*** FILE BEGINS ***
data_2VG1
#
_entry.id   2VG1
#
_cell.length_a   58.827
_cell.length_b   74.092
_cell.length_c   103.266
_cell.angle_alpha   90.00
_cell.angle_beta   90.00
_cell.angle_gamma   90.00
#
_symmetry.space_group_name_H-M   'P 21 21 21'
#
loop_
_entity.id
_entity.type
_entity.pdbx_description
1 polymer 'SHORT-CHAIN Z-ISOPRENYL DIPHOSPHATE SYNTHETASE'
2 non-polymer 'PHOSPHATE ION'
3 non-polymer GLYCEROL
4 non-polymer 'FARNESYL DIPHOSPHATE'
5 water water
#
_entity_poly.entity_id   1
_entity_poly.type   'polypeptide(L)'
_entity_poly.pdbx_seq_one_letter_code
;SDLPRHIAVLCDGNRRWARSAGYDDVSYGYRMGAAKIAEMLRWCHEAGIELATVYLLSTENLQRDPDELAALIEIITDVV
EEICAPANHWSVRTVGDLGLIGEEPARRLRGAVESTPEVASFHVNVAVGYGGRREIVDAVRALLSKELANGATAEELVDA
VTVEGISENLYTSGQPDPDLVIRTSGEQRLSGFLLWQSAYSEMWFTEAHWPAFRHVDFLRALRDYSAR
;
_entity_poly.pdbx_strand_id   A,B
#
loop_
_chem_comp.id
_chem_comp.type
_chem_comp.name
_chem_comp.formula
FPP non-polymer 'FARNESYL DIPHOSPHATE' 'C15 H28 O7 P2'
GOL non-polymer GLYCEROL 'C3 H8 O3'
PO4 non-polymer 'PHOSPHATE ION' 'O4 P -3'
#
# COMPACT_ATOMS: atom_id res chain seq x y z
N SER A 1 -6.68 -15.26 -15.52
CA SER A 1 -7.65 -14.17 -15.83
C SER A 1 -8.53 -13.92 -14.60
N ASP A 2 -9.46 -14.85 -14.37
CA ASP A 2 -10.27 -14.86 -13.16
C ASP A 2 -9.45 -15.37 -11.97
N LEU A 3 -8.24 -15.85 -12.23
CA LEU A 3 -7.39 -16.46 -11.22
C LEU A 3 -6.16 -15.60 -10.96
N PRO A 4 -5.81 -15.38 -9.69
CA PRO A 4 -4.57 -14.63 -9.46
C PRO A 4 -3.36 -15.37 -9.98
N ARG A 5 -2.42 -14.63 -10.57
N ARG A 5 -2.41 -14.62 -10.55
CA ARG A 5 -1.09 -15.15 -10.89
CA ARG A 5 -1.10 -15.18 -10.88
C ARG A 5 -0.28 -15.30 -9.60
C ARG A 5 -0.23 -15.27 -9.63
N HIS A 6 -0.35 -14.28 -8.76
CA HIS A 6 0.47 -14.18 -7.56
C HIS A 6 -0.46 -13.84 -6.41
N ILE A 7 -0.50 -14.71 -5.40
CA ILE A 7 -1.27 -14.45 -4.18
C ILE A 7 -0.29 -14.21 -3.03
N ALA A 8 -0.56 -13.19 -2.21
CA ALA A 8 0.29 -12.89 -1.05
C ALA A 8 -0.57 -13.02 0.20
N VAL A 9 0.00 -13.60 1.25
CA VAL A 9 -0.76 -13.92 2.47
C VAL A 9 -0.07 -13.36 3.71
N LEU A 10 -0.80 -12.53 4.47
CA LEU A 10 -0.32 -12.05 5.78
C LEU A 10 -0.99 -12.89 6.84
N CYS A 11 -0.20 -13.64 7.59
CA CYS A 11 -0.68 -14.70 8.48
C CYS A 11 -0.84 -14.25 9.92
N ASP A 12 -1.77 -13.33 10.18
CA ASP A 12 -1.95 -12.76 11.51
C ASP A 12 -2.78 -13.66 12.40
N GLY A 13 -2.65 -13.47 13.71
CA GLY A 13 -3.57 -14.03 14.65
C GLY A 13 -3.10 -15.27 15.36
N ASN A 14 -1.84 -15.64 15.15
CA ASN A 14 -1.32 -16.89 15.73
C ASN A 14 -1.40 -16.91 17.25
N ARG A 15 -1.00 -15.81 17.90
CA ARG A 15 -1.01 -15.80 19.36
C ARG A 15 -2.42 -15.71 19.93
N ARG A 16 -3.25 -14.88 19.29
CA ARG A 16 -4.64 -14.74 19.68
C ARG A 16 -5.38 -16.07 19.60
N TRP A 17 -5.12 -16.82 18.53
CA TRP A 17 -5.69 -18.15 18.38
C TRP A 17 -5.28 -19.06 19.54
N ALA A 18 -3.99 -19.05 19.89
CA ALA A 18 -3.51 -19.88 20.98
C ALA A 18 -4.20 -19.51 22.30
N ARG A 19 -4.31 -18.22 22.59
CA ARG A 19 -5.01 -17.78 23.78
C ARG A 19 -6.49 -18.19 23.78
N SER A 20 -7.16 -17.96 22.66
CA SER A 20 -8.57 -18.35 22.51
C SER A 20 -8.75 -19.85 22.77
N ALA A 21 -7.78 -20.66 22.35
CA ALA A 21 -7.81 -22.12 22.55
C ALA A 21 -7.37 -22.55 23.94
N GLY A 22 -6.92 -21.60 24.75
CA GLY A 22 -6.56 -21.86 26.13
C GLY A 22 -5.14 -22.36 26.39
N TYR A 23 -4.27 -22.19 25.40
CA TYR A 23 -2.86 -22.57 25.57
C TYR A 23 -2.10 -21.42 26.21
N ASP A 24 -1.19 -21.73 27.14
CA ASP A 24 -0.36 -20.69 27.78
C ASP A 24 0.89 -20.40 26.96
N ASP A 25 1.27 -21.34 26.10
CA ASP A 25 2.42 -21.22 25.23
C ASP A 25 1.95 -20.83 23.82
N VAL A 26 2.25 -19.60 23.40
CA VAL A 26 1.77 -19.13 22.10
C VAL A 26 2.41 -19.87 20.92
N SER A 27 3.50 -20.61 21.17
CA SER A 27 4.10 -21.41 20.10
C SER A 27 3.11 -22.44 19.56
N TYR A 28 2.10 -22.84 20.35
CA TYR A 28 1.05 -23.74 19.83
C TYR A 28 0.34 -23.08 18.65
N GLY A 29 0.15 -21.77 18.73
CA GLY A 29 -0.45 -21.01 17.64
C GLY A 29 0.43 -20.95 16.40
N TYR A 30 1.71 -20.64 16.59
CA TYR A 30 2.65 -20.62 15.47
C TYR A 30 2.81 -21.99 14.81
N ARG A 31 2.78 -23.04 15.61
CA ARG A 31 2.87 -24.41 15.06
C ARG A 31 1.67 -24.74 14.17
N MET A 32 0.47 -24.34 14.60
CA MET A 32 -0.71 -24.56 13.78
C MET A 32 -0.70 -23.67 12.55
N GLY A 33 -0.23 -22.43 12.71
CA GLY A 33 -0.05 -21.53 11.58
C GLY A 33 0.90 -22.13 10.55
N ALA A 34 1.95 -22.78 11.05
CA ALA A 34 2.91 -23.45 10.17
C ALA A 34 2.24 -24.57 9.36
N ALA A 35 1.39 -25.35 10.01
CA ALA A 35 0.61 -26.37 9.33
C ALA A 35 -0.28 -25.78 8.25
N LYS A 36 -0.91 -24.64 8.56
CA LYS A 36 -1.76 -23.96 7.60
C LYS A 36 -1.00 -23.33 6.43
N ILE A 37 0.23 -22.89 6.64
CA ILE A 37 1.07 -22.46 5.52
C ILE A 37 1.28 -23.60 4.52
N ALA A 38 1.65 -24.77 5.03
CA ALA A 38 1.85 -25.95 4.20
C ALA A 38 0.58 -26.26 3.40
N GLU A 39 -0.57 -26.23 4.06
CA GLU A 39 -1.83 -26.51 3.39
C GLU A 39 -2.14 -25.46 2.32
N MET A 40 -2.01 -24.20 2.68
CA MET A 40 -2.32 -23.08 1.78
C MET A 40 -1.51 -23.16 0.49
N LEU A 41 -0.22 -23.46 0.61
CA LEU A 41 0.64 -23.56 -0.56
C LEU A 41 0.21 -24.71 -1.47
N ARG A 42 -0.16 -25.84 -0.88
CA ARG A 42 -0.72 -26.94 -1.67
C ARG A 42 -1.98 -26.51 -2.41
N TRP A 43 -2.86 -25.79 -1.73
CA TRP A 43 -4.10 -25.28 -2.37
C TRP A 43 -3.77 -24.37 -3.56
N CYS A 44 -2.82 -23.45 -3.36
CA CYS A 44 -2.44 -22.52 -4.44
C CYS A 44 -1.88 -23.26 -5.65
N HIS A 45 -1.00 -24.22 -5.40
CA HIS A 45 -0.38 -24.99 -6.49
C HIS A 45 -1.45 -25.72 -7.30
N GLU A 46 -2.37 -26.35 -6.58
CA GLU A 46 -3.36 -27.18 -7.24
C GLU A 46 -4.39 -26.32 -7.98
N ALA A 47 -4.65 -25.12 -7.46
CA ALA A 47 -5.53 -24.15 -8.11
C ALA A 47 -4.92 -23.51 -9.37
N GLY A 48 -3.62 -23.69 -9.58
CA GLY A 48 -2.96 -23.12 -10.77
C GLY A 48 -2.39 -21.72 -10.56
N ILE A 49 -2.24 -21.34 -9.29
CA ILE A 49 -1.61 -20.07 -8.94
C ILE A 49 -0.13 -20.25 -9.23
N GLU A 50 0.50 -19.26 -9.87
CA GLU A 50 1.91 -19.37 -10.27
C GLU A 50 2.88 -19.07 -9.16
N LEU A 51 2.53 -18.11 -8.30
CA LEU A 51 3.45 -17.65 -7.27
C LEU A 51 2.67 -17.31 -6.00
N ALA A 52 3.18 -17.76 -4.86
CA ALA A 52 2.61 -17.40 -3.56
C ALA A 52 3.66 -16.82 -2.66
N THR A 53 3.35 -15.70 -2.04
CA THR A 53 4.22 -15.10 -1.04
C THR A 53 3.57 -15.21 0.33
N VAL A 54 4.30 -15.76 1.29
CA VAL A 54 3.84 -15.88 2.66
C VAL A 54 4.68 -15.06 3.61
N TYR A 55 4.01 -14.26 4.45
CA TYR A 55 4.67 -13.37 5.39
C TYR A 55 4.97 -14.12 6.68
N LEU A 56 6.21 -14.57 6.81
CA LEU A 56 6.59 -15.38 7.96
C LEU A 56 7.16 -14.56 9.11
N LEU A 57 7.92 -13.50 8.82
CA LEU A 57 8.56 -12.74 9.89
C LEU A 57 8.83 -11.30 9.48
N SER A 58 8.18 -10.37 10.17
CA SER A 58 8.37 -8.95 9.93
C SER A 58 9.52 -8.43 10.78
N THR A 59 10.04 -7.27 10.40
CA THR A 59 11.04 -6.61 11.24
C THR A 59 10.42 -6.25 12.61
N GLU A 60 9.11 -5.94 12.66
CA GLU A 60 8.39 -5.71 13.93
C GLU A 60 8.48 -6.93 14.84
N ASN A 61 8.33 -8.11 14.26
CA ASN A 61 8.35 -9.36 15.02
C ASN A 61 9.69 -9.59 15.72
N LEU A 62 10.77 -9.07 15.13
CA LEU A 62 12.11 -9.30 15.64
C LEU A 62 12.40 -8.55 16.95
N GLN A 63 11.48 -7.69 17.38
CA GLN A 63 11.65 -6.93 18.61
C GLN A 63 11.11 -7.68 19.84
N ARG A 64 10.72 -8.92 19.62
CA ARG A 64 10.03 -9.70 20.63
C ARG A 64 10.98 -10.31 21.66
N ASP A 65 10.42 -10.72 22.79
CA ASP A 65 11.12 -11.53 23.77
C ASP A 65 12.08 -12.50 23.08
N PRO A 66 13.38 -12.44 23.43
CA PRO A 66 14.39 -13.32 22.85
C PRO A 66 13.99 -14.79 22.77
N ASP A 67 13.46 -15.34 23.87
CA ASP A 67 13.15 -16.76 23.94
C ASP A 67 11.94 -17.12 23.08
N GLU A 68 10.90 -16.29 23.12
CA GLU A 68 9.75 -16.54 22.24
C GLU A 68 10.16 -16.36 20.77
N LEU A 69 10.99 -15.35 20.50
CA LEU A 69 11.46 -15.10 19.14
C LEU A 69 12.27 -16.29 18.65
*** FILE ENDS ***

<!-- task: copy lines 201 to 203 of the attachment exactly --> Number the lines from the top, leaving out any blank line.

C ALA A 52 3.66 -16.82 -2.66
N THR A 53 3.35 -15.70 -2.04
CA THR A 53 4.22 -15.10 -1.04